PLOS Genet. 10.1371/journal.pgen.1007274 (2018).

  6. Quantum Sensing

    A quantum enhancement for plasmonic sensors

    1. Ian S. Osborne

    Laser light can induce electronic excitations on metal surfaces. These excitations, or plasmons, are sensitive to the surface environment and are now routinely used in chemical and biological sensing applications. Dowran et al. show that the sensitivity of these plasmonic sensors can be enhanced by using quantum states of light. They replace the laser light (used in the classical configuration) with quantum light, in this case a twin beam of entangled photons; one beam is used as a reference and the other to excite the surface plasmons. They find an appreciable sensitivity enhancement in the quantum configuration. Moreover, the reduced light intensity could also prove useful for the detection of light-sensitive chemical or biological samples.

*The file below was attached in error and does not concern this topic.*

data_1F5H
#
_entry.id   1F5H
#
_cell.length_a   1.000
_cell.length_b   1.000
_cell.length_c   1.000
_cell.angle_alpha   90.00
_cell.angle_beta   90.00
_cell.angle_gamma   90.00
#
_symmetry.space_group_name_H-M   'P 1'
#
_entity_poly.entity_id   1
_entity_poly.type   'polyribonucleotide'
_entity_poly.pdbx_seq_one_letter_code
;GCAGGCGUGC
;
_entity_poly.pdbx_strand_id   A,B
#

Optica 5, 628 (2018).

  7. Structural Biology

    Edge cases cause trouble

    1. Michael A. Funk

    Single-particle cryo–electron microscopy detects macromolecules trapped in a thin layer of vitreous ice. High-resolution, accurate reconstructions benefit from randomly arranged and well-dispersed particles, but biological samples do not always cooperate. Noble et al. used cryo–electron tomography to investigate particle distributions in cryo–electron microscopy samples. Troublingly, most macromolecules localized to the air-water interface, a phenomenon associated with denaturation of proteins and that may result in preferred orientations and uneven distribution of particles. Assessment of samples with cryo–electron tomography before further data collection would allow for tailored optimization of sample conditions, which should lead to higher-resolution structures and enable early detection of artifacts.

    eLife 10.7554/eLife.34257 (2018).